By Fransiska Nangoy
NUSA DUA, Indonesia, Sept 19 (Reuters) – European thermal coal imports could be the highest in at least four years in 2022 and could rise further next year, analysts said on Monday, highlighting the scope of the energy crisis. resulting from sanctions on its main supplier, Russia.
The sanctions imposed after the invasion of Ukraine have left many European countries without the flow of fuels for power generation from Russia, the main supplier of the continent, driving the prices of coal, natural gas and electricity in Europe to levels record.
European thermal coal imports in 2022 could rise to around 100 million tonnes, the most since 2017, according to Noble Resources International Pte Ltd, while commodity price agency Argus expects shipments to hit a four-year high. .
Both Noble and Argus expect European demand for the fuel for power generation to increase further in 2023.
“Europe is going back in time,” Rodrigo Echeverri, Noble’s head of research, told Coaltrans’ annual conference in Bali on Monday.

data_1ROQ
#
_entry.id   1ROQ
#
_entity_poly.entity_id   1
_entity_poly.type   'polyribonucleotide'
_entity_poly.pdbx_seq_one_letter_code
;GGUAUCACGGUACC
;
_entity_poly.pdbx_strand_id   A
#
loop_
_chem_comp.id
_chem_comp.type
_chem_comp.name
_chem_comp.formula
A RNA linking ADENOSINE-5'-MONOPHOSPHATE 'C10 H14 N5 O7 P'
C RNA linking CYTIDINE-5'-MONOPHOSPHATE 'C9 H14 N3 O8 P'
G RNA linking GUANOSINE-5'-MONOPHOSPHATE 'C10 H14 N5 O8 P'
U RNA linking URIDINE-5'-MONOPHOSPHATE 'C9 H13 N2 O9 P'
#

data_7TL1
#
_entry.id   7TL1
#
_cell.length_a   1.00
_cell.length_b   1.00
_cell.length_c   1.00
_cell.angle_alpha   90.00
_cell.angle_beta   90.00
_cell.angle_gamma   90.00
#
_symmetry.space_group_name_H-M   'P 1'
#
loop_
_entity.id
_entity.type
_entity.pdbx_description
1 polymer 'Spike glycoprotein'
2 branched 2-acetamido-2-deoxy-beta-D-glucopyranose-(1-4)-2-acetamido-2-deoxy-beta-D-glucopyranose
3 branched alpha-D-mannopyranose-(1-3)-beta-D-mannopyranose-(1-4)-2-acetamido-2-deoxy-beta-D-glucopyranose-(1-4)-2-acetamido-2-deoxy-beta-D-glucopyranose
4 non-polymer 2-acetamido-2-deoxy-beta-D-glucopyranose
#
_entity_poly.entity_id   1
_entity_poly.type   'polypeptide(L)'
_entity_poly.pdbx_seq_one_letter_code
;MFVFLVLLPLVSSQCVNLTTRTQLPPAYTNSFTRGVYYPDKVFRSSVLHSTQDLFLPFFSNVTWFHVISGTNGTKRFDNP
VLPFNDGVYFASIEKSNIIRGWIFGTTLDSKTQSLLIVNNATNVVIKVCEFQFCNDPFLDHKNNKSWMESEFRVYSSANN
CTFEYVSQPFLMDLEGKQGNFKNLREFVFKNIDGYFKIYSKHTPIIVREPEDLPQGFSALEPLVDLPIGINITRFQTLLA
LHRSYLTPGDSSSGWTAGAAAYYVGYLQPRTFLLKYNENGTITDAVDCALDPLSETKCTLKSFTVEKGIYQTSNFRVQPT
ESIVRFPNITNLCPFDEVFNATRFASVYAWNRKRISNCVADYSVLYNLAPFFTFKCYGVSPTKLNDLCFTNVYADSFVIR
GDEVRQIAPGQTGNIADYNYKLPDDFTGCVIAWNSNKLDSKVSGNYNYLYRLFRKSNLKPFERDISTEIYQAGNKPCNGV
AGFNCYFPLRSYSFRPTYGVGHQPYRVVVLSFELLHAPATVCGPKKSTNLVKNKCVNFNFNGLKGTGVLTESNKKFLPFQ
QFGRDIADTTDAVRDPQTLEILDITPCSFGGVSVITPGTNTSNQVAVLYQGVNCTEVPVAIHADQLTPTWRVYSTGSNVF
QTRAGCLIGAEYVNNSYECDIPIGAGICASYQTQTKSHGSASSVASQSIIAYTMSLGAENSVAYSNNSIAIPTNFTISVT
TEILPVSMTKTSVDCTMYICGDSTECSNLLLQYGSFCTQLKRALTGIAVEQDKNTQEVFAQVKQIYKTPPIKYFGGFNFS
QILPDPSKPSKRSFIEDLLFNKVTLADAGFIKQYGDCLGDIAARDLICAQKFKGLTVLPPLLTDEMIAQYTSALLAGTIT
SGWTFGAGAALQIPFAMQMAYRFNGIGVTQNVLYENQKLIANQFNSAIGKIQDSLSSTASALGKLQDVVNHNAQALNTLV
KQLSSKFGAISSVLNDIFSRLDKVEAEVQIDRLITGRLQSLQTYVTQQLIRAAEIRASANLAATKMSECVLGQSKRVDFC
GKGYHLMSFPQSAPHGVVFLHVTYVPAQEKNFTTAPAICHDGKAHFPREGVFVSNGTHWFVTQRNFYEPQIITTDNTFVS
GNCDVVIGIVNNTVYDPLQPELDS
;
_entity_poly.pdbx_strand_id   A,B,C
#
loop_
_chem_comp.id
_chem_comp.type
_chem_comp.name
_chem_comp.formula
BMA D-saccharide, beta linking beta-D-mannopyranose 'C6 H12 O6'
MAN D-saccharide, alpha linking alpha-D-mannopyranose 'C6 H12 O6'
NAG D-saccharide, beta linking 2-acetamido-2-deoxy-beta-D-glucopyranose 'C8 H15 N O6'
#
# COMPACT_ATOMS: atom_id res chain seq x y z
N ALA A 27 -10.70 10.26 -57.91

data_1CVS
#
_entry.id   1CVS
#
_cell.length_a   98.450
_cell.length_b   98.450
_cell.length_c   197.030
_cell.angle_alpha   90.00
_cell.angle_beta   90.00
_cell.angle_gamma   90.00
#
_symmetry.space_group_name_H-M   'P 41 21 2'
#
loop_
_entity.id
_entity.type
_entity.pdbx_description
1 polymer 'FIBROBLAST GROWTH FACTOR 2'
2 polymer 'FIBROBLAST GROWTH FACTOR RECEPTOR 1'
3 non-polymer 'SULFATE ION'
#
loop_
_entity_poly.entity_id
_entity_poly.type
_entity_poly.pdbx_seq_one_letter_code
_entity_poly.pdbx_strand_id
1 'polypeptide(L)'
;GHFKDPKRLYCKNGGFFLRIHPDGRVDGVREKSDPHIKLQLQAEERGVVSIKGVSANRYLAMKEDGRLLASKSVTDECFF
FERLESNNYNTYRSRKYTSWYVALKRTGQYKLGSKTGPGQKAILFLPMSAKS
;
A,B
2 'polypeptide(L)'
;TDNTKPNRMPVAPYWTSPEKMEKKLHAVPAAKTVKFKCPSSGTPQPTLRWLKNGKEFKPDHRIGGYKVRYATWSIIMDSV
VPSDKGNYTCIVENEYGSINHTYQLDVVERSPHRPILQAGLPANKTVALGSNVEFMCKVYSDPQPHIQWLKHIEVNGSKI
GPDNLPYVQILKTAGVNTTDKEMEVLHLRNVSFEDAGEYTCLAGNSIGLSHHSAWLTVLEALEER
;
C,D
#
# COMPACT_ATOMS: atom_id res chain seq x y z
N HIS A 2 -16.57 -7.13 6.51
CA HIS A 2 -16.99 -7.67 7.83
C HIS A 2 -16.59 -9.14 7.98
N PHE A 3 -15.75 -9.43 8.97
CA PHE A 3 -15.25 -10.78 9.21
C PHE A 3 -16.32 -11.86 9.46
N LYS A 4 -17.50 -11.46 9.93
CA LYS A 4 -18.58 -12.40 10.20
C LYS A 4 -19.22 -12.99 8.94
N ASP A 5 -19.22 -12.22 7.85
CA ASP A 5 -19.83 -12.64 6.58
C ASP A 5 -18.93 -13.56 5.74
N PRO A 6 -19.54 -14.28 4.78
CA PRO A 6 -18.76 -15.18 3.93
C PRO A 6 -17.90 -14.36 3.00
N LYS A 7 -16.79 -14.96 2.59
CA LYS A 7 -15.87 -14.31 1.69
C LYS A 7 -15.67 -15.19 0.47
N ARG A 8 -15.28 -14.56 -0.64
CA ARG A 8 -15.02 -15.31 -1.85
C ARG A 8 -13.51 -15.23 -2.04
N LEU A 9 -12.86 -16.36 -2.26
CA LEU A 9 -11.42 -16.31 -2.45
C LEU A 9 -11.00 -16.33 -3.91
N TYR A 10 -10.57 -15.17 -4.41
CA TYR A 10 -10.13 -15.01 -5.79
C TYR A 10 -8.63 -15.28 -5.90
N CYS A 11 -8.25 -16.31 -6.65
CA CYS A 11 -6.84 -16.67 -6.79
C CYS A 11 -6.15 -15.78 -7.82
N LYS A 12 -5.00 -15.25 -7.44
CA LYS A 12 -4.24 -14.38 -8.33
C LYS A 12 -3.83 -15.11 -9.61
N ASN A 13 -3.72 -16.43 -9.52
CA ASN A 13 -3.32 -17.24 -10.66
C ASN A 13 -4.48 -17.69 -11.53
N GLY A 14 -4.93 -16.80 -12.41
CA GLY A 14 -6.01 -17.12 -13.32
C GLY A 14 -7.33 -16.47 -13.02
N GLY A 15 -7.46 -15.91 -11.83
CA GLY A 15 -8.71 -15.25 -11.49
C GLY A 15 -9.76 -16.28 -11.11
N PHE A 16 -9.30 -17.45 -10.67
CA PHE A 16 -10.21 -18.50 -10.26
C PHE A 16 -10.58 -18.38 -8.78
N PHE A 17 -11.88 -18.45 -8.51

In the absence of Russia, South Africa is likely to become a major supplier of better-burning coal to Europe this year and next, Andrew Jones, publisher of Argus Media, told the conference. He added that Russia would boost supplies to China, India and Turkey.
Echeverri estimates that the world supply of thermal coal transported by sea is 983 million tons, below the demand, which is 996 million tons, despite the fact that the economic slowdown in China has led to imports of that country to its first decline since 2015.
China’s demand for seaborne thermal coal could fall by about 45m tonnes to 210m tonnes this year, hit particularly hard by slowdowns in the manufacturing and real estate sectors, it added.
Noble expects much of this year’s supply increase to come from Indonesia, while Australian output was reduced due to heavy rains, Echeverri said.
“We expect gas prices to remain high through 2025, supporting high coal prices,” he said.
Month-to-month physical thermal coal at the Australian port of Newcastle, a global benchmark, is currently trading just below its all-time high of $483.50/tonne in March.
(Reporting by Fransiska Nangoy; additional reporting by Muyu Xu in Singapore; Writing by Sudarshan Varadhan; Editing in Spanish by Ricardo Figueroa)